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Can Arm and Leg Cycling Exercise Improve Walking After Stroke

The safety and scientific validity of this study is the responsibility of the study sponsor and investigators. Listing a study does not mean it has been evaluated by the U.S. Federal Government. Read our disclaimer for details.
 
ClinicalTrials.gov Identifier: NCT02316405
Recruitment Status : Unknown
Verified December 2014 by Dr. E. Paul Zehr, University of Victoria.
Recruitment status was:  Recruiting
First Posted : December 12, 2014
Last Update Posted : December 12, 2014
Sponsor:
Information provided by (Responsible Party):
Dr. E. Paul Zehr, University of Victoria

Brief Summary:
It has been found that arm and leg cycling is similar to walking. Thus, the objective of this research is to determine if arm and leg cycling can be used to improve walking ability in a post-stroke population. This outcome would directly impact the health and quality of life for those who have suffered a stroke.

Condition or disease Intervention/treatment Phase
Cerebrovascular Accident Other: Arm and Leg Cycling Exercise for Walking after Stroke Not Applicable

Detailed Description:

It has been found that arm and leg cycling is similar to walking in terms of the muscle activation patterns, joint ranges of motion, and neural pathways activated. Another advantage of arm and leg cycling is that it involves coordination of all four limbs in a rhythmic movement. This may be particularly beneficial given previous findings that arm movement contributes to the activation of leg muscles during walking in humans. This is achieved with interconnected neural pathways that link the arms to the legs. These neural interlimb connections remain intact in stroke victims, such that maximizing the contribution of the arms to the legs may increase coordination for walking.

Thus, the objective of this research is to determine if arm and leg cycling can be used to increase the strength of inter-limb connections and if this helps to improve walking ability in a post-stroke population. 15-20 participants will be recruited to participate in a five week training intervention where measures will be taken before and after the intervention to assess efficacy. Arm and leg cycling could provide a novel method to improve inter-limb coupling and walking ability. These outcomes would directly impact the health and quality of life for those who have suffered a stroke.

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Study Type : Interventional  (Clinical Trial)
Estimated Enrollment : 20 participants
Allocation: N/A
Intervention Model: Single Group Assignment
Masking: None (Open Label)
Official Title: Can Arm and Leg Cycling Exercise Improve Walking After Stroke?
Study Start Date : July 2011
Estimated Primary Completion Date : December 2014
Estimated Study Completion Date : December 2015

Resource links provided by the National Library of Medicine


Arm Intervention/treatment
Experimental: Test Group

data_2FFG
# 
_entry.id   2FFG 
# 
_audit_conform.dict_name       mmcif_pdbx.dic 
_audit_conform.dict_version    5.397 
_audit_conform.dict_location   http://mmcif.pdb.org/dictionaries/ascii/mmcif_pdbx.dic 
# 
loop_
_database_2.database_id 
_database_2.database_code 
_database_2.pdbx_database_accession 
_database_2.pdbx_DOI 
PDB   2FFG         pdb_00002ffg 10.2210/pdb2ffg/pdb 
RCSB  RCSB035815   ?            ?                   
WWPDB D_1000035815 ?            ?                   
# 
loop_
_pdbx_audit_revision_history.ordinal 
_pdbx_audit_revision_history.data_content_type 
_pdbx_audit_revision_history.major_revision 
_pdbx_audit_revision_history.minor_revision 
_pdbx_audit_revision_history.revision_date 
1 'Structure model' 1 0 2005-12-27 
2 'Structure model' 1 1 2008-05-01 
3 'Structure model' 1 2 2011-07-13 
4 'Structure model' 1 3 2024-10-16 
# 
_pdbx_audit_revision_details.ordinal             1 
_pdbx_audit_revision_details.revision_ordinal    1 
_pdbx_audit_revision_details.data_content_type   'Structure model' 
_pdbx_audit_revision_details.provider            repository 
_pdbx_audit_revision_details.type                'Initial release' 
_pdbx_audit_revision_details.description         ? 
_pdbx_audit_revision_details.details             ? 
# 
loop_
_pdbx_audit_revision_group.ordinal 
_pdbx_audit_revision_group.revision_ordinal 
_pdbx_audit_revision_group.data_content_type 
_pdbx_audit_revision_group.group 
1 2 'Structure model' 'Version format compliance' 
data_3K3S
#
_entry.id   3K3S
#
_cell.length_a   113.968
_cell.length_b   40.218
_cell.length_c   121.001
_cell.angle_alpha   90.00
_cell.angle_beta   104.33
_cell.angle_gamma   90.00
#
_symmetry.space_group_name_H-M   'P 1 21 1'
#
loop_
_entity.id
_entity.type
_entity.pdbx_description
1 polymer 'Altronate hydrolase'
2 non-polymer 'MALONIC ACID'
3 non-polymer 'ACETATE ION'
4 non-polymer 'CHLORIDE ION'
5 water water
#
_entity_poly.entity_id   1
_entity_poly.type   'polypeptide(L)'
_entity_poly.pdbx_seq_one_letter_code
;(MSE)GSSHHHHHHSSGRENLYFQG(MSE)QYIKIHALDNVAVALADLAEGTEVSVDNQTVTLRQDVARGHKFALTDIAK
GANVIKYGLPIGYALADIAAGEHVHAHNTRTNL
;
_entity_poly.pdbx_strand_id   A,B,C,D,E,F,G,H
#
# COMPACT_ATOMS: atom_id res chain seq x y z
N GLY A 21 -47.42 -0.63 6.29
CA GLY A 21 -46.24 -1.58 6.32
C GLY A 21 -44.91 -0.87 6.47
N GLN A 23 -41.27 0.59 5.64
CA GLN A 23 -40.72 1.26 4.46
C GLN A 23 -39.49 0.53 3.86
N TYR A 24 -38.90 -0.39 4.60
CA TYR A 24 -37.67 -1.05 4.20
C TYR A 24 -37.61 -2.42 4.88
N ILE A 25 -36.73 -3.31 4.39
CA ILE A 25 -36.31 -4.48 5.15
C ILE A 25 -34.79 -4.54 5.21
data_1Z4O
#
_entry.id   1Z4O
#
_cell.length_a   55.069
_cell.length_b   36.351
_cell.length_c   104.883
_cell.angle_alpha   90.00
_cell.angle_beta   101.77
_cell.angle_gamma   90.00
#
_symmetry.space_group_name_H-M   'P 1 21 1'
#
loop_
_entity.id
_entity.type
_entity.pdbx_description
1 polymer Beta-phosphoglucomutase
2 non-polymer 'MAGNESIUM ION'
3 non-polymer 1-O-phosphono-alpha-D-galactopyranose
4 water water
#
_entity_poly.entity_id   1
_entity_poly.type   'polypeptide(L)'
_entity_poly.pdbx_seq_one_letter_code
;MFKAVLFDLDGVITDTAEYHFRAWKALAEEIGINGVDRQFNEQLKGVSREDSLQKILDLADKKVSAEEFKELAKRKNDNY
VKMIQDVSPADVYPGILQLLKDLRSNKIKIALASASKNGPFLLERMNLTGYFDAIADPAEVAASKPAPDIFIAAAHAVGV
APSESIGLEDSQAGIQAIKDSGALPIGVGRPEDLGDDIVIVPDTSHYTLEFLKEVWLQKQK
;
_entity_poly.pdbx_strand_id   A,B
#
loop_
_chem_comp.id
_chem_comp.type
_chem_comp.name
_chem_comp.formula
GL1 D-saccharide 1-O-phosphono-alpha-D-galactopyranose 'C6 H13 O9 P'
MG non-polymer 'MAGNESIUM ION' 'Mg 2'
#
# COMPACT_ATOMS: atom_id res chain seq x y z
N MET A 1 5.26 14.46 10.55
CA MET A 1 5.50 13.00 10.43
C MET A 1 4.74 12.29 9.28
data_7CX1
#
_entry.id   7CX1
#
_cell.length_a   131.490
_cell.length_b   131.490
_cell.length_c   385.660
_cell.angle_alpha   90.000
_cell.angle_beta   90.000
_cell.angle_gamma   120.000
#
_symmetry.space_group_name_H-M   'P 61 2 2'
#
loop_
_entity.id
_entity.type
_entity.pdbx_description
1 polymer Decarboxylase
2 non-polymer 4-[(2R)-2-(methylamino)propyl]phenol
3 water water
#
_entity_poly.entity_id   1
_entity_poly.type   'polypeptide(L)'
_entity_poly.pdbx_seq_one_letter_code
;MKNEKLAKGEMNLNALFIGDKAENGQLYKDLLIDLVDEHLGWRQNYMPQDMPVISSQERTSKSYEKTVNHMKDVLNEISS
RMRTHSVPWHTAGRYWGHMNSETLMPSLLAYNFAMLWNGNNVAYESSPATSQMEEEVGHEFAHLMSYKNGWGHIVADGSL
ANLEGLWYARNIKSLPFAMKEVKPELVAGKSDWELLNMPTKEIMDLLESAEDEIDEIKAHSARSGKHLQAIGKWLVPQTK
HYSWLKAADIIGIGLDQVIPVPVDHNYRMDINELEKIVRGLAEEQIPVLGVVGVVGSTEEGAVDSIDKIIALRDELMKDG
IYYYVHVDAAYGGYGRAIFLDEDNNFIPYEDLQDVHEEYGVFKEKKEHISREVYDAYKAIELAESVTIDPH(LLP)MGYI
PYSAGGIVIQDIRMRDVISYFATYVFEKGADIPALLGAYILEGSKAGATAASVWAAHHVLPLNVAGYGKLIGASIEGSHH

5 weeks of arm and leg cycling, 3 times per week for 30 minute of total exercise per session
Other: Arm and Leg Cycling Exercise for Walking after Stroke



Primary Outcome Measures :
  1. Walking Ability [ Time Frame: Within five days ]
    Treadmill test of walking coordination, speed, and symmetry. Interlimb coordination assessed with peripheral nerve stimulation during arm and leg cycling and walking. Strength of dorsi-flexion and plantar-flexion and grip strength also assessed.


Secondary Outcome Measures :
  1. Clinical Status assessed by a Physiotherapist [ Time Frame: Within 5 days ]
    Clinical assessment of skin sensitivity, spasticity, balance and coordination, and walking endurance.



Information from the National Library of Medicine

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Ages Eligible for Study:   Child, Adult, Older Adult
Sexes Eligible for Study:   All
Accepts Healthy Volunteers:   No
Criteria

Inclusion Criteria:

  • Cerebrovascular accident

Exclusion Criteria:

  • Inability to stand

Information from the National Library of Medicine

To learn more about this study, you or your doctor may contact the study research staff using the contact information provided by the sponsor.

Please refer to this study by its ClinicalTrials.gov identifier (NCT number): NCT02316405


Contacts
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Contact: E P Zehr, Doctorate (250) 472-5487 rnl@uvic.ca

Locations
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Canada, British Columbia
MacLaurin Building Recruiting
Victoria, British Columbia, Canada
Contact: Taryn Klarner, Masters    (250) 472-5487    rnl@uvic.ca   
Sub-Investigator: Taryn Klarner, Masters         
Sponsors and Collaborators
University of Victoria
Investigators
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Principal Investigator: E P Zehr, Doctorate University of Victoria
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Responsible Party: Dr. E. Paul Zehr, University of Victoria
ClinicalTrials.gov Identifier: NCT02316405    
Other Study ID Numbers: D015017-2011-2014
123456 ( Other Identifier: Heart and Stroke Foundation of Canada )
First Posted: December 12, 2014    Key Record Dates
Last Update Posted: December 12, 2014
Last Verified: December 2014
Additional relevant MeSH terms:
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Stroke
Cerebrovascular Disorders
Brain Diseases
Central Nervous System Diseases
Nervous System Diseases
Vascular Diseases
Cardiovascular Diseases